It is kind of ironic to me that we are blaming our government about the economy. Lets take copper ... prices went up 500% in past decade or so because China had been importing copper to support booming construction there. Meanwhile, our construction withered because both high labor costs and high metal costs cannot co exist. Also, take molybdenum ... prices also went up much more than copper because China had also imported a lot of molybdenum to support its booming manufacturing economy. Meanwhile, our oil companies curtailed much of the horizontal drilling used to boost aging oil reserves . Drilling pipes are made of steel alloyed with molybdenum and we were using a lot of drill pipes because of the nature of horizontal drilling . Oil companies decided to move onward toward the Gulf of Mexico and we had a major oil spill there last year.. Now for aluminium, I can see clearly why America is so anxious to sell as much coal as possible to Chiina to help China keep its aging and inefficient smelting operations that uses too much electricity. The reasoning may be that America can not afford to pay higher aluminium prices if China decides to shut down a portion of its sprawling aluminium smelting operation capable of churning out 15 millon tons of new aluminium . America has only a couple millon tons of aluminium smetling plus another couple in Canada. So you should be able to see clearly how we are still all out to keep aluminium prices manipulated as low as possible without regard to the environment.. Moreover, aluminium will be in greater demand once we start expanding solar thermal generation in the near future, probably. We cannot just rely on photovoltaics solely for solar energy. We need to expand into solar thermal with advances in solar thermal engineering that is nearly ready to be commericialized.. The question I ask is whether we can afford to pay higher prices for aluminium as demand grows faster than supply in the near future. I dont think that we can do that until we start solar thermal generatoin commercially that should be more than pay for the higher aluminium prices themselves. As you should know that we are experiencing high unemployment , but we should also be aware that energy constraints still plays a huge role in most business decisions about hiriing workers. Oil companies can no longer be able to "power" our economy forward on their own. We will need to rely on other sources of energy whether it will be more coal, natural gas, photovoltaics, wind power, nuclear, hydropower and many others. I dont believe that we can afford to ignore recent promises in new advances ini solar thermal technologies , one of the advances by ALCOA offer great promise. We are also undergoing great reindustrializtion as more metals are being considered as candidates to be replaced with aluminium because of aluminium's great properties like lightweightness, affordability, sustainabilty, etc. Will ALCOA get there?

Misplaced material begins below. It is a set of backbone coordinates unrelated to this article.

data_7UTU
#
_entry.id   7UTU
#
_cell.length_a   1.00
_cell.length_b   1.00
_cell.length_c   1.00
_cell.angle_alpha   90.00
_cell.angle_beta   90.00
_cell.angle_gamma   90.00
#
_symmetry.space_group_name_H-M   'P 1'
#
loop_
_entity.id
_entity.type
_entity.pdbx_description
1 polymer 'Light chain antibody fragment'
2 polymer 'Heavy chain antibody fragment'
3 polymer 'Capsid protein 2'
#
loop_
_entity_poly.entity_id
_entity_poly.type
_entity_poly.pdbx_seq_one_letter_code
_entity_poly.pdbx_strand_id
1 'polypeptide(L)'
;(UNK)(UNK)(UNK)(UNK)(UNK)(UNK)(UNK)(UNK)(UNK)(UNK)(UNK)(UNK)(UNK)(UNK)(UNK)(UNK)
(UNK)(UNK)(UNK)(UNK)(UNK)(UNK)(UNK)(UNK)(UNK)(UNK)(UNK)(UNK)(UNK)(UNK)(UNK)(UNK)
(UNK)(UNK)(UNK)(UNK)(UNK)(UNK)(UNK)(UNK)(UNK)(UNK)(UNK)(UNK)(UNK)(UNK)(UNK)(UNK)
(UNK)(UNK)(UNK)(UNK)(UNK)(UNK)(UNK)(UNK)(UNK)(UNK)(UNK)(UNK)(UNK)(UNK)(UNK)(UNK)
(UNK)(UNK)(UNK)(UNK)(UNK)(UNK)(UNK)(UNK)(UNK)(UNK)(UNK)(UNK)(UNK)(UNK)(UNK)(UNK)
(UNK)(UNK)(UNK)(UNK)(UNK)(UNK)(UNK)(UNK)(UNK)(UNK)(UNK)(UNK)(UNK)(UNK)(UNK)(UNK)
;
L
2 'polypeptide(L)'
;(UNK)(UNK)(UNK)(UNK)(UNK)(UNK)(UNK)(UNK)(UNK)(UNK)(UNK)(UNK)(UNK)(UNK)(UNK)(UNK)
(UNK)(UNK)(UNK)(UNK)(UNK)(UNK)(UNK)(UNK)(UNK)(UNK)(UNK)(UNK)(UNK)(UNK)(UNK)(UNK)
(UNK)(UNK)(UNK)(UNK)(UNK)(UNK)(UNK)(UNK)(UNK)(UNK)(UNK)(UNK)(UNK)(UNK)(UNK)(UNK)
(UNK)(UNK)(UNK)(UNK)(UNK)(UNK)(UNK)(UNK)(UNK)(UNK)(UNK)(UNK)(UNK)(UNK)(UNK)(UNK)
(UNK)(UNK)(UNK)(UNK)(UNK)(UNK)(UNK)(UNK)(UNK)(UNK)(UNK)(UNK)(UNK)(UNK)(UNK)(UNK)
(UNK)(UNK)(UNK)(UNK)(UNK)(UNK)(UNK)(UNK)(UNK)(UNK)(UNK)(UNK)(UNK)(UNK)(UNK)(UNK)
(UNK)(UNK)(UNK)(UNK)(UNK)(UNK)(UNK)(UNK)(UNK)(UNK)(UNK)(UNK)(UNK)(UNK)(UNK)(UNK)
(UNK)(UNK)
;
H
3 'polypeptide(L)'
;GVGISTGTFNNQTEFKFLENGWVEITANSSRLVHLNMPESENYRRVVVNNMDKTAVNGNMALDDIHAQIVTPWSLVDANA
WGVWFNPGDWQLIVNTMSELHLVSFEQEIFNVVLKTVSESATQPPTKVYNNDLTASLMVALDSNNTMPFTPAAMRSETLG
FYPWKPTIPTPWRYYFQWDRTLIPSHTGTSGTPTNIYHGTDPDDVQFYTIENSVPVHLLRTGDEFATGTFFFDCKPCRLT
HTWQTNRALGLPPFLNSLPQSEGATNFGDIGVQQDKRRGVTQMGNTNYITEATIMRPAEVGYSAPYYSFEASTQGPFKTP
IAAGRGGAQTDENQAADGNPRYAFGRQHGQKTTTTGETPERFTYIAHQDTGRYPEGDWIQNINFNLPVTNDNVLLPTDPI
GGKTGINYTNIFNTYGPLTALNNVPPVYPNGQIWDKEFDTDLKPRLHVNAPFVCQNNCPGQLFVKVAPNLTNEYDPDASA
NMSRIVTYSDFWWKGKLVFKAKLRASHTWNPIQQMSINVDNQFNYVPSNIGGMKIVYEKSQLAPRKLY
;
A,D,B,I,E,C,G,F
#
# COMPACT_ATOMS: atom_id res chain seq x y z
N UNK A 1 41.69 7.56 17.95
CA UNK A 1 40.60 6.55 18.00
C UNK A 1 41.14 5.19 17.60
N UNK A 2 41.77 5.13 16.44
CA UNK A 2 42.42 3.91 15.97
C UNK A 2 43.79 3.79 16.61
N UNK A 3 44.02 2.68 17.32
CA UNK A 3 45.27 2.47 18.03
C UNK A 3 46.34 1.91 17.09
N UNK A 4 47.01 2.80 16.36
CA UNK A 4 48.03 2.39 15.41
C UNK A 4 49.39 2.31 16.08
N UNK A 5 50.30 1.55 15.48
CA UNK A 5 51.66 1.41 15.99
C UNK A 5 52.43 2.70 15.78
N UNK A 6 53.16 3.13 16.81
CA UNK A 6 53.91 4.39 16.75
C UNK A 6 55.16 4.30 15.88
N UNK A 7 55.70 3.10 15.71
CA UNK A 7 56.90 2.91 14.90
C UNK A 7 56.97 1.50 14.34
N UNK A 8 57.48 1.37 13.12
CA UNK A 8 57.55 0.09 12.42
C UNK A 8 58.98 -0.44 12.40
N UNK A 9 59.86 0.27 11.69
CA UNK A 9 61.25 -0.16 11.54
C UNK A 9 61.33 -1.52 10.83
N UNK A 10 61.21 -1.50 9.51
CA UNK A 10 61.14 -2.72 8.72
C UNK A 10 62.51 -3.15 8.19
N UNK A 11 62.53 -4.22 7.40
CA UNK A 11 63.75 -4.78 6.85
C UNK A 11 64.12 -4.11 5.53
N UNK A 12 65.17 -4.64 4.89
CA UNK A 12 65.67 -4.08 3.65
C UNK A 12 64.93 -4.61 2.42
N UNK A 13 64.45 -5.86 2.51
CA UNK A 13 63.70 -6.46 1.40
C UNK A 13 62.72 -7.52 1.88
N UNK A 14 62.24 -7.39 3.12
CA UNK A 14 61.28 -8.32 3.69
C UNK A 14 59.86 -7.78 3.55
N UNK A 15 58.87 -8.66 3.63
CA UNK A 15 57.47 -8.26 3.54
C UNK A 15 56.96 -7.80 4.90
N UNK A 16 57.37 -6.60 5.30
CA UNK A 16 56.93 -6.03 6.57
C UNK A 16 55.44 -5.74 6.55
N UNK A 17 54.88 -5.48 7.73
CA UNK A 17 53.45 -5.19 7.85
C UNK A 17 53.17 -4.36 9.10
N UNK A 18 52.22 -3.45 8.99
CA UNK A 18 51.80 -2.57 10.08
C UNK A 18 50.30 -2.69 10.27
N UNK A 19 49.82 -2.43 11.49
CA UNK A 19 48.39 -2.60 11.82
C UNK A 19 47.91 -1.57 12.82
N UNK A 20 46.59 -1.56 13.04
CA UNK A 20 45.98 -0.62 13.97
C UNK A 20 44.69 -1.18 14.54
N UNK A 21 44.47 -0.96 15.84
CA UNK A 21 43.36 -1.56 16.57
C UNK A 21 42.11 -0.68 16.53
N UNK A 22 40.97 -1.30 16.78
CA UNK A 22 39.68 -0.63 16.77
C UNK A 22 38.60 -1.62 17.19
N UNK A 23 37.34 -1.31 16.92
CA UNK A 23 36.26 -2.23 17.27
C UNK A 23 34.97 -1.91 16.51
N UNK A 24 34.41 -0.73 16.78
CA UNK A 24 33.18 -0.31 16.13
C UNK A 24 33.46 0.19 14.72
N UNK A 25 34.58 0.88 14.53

July 12 2011 at 3:24 PM Report abuse -1 rate up rate down Reply
Gumby

Rich, you are somewhat right about Alcoa as a so - so... but you know that aluminium prices is entirely responsible for that.. I mean , does anyone really want to see aluminium prices go up or "catch up" with the rest of the metal pack? This is the key to ALCOA stock performance... There is almost nothing wrong going with the managment. It is the old mindset that we are entitled to underpriced metals which is no longer true.. ALCOA can do nothing but keeping the hold out until brighter days FINALLY ARRIVES! whew!

July 12 2011 at 2:49 PM Report abuse +1 rate up rate down Reply
Dale Munger

Wow, a bunch of negative psycho babble. Maybe if there was a little less interest in short term stock prices and more interest in preserving the middle class and paying workers a decent wage we would all be a lot better off....

July 12 2011 at 2:43 PM Report abuse +1 rate up rate down Reply
1 reply to Dale Munger's comment
Gumby

Dale, you ought to be aware that many investors still has vested interests in seeing oil prices going ever higher and higher because they own stocks and bonds in fossil fuel companies.. ALCOA can help stop that with its advanced solar thermal technology that is yet to be commercialized. We are counting on photovoltaics heavily as our solar energy approach but solar thermal can overtake photovoltaics because of far higher efficiencies and lower costs per watt or BTU. If we go ahead with solar thermal technology, it can mean increased demand of aluminium and higher aluminium prices.. It can also mean depressed oil prices due to falling oil demand as a result of solar themrmal growth.. Oil and gas investors are not interested in seeing that happening.. So with oil prices appearing certain to keep climbing higher and higher , we can certainly see much longer unemployment situation for years and years to come. If we want to solve unemployment, we have to understand what aluminium can do for our economy as too many people still misunderstand aluminium as something we can do without .. Quite to the contrary, aluminium is very vital to our economy and we still need far more aluminium !

July 12 2011 at 3:36 PM Report abuse rate up rate down Reply